The Auto Show: Social Versus Traditional Media
If all goes well, and I don’t freeze to death like an overly-bedazzled, extra-large Popsicle, I’m planning to go downtown* for the Chicago Auto Show. You’re probably scratching your head, possibly throwing things around your living room a la Jerry Springer to express your outrage, because that simply does not sound like something Your Aunt Becky would like to do. And that is where you would be wrong.
I’ve been going to the Chicago Auto Show since I was a wee lass. It’s a Sherrick Family Tradition, begun many years before Your Aunt Becky descended upon this world, smoking cigars and barking out orders (that is how, Pranksters, my mother describes me). Somewhere, I have pictures of me as a baby – carefully held by one of the models that the car companies used to have by the cars – a muppet with curls toddling around in my fancy dresses, a preteen, a sullen teenager with my earphones on, glaring at the camera, and even pictures of me as an adult.
Between school and squalling babies, I’ve been a little busy and I haven’t managed to go in a couple of years.
When Toyota invited me to the first-ever social media preview of the Auto Show, I was gobsmacked.
You’re probably thinking, “oh, well, you’re a BLOBBER, people INVITE YOU TO THINGS,” and you’d be totally wrong. I’m the WRONG KIND of blobber, Pranksters. The only people who like me are the Car People because they don’t give a shit if I swear and that is fine by me.
That is also a conversation I’d love to have another day because I’m totally interested in what you have to say about it. ANYWAY.
So, I’m nervous.
I love cars. You know that. I’ve worked with Ford before for the What Women Want Series over the summer. Cars = rad. I’m not nervous or bored or apprehensive about going to spend the afternoon looking at them.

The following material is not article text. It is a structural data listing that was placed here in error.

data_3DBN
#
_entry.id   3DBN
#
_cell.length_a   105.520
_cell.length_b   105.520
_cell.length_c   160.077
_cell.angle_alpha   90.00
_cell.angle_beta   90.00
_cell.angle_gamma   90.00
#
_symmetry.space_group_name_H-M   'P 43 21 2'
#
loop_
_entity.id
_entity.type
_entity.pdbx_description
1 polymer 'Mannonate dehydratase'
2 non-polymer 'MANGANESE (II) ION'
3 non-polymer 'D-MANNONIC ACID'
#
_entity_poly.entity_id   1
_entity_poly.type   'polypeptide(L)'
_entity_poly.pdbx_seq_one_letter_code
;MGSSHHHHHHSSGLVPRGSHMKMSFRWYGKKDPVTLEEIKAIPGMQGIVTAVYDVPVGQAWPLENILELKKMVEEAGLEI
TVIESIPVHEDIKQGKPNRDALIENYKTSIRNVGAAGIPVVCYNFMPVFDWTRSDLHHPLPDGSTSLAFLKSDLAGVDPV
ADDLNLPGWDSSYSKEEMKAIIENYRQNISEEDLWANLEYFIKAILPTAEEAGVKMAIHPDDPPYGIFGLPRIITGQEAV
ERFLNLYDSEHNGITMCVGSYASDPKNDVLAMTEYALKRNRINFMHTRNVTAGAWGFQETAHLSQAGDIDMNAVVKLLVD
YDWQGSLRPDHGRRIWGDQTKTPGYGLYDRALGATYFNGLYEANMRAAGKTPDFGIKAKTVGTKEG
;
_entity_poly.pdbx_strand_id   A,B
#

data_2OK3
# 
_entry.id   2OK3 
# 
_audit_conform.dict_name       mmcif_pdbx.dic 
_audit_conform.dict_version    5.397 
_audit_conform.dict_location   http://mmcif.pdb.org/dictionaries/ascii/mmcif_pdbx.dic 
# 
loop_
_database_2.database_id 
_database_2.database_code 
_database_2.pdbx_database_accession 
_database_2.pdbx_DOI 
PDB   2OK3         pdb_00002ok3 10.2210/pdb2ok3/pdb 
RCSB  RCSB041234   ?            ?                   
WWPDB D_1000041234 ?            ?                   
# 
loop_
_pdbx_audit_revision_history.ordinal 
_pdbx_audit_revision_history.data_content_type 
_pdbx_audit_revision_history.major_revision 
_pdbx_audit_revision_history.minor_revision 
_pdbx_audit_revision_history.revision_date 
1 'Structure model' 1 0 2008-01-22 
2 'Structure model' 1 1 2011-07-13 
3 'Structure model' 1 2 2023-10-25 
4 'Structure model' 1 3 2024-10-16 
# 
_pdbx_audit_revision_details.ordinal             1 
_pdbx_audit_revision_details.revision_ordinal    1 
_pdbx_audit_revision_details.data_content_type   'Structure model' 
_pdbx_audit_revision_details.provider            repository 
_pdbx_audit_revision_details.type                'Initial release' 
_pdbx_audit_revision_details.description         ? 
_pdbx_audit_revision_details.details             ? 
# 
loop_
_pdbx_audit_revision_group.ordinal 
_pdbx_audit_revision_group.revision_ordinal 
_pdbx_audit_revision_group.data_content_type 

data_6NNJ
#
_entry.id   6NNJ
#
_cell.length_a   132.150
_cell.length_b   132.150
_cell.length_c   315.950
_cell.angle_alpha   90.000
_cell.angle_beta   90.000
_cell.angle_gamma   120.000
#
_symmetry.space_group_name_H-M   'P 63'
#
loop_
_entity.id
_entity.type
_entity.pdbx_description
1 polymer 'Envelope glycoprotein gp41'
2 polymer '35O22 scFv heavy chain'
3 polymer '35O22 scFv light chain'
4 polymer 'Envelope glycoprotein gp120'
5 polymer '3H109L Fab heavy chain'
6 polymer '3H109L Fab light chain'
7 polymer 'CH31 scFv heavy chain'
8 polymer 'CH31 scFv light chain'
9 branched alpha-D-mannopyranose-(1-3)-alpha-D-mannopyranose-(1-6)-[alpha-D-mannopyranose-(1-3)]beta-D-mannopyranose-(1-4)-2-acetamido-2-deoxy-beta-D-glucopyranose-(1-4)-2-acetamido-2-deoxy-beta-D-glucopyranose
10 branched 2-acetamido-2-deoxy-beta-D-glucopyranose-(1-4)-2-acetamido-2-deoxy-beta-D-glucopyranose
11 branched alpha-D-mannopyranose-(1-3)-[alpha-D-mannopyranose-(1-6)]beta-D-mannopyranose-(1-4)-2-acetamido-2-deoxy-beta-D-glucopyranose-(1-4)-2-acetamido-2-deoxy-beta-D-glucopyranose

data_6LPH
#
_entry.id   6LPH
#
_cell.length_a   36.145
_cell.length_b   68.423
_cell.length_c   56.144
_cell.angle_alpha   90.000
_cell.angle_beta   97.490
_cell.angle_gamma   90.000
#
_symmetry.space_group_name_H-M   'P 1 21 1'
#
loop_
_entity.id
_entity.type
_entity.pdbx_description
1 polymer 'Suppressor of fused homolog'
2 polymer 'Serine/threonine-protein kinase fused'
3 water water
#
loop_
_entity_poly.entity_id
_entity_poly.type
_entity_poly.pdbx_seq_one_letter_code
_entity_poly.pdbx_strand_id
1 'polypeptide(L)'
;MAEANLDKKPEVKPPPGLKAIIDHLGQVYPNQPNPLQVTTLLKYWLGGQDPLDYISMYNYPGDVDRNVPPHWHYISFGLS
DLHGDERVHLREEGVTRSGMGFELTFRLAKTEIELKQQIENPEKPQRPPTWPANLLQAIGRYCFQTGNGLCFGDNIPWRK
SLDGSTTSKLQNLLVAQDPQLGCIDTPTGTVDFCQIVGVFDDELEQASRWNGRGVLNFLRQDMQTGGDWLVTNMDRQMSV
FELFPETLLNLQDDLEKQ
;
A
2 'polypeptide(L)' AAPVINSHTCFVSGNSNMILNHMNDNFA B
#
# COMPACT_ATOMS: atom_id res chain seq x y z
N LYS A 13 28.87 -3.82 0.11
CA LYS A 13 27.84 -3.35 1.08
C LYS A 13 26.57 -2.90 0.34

I’m picturing a claymation non-celebrity Death Match between:
Traditional Media (Newspapers, Magazines, Television)
There’s sort of a war going on between them. The rise of self-publishing platforms (WordPress, Blogger, Tumblr, Twitter) has really really REALLY hurt traditional print media (also: the recording industry). They haven’t been able to figure out a way to keep up with the times and stay relevant when people can pop onto Twitter and watch news as it unfolds. How can they compete with that?
Twitter, is free. Blogging, well, it’s (mostly) free**. Advertisers aren’t paying the big bucks to advertise and that’s where traditional print media makes their money.
(advertisers should really pull their heads out of their asses and realize that ALL of our blogs are, indeed, a good place to advertise.)
Traditional media is grappling with ways to offer something that’s different and more lucrative than social media. Traditional media has been reluctant to change. Traditional media has also considered social media it’s bumbling redneck cousin.
Traditional media has a point.
The crux of social media is also it’s beauty: it’s unfiltered.
There are rarely teams of editors fact-checking blogs and Twitter accounts for accuracy. For many things, that’s great: it gives you that extra emotional connection to the writer that may otherwise be missing. But it also allows speculation, rumors and outright lies to be spread without consequence. Sure, a “troll***” might come along and say, “hey, that’s not true, yo,” but one deletable voice in a sea of thousands?
Not that it doesn’t happen in traditional media too, but at least there, the fall from grace is much more pronounced. A blogger can just close up shop and eventually, we forget they existed. Or we don’t and they serve as a warning: “don’t pull a xxx.”
So that means that if I can shake this migraine (I have a double ear infection, adding insult to my toothless injury) I’m nervous of the reception I’ll get. Should I just show up wearing my Shut Your Whore Mouth shirt and a crummy old pair of boxers with a pork rib hanging out of my mouth?
Also: in Claymation Death Match, will they capture my Super-Villain hair properly?
So, what do you think about it all?
*downtown = Chicago.
***there are many who consider people who disagree with them “trolls.” Generally, I do not.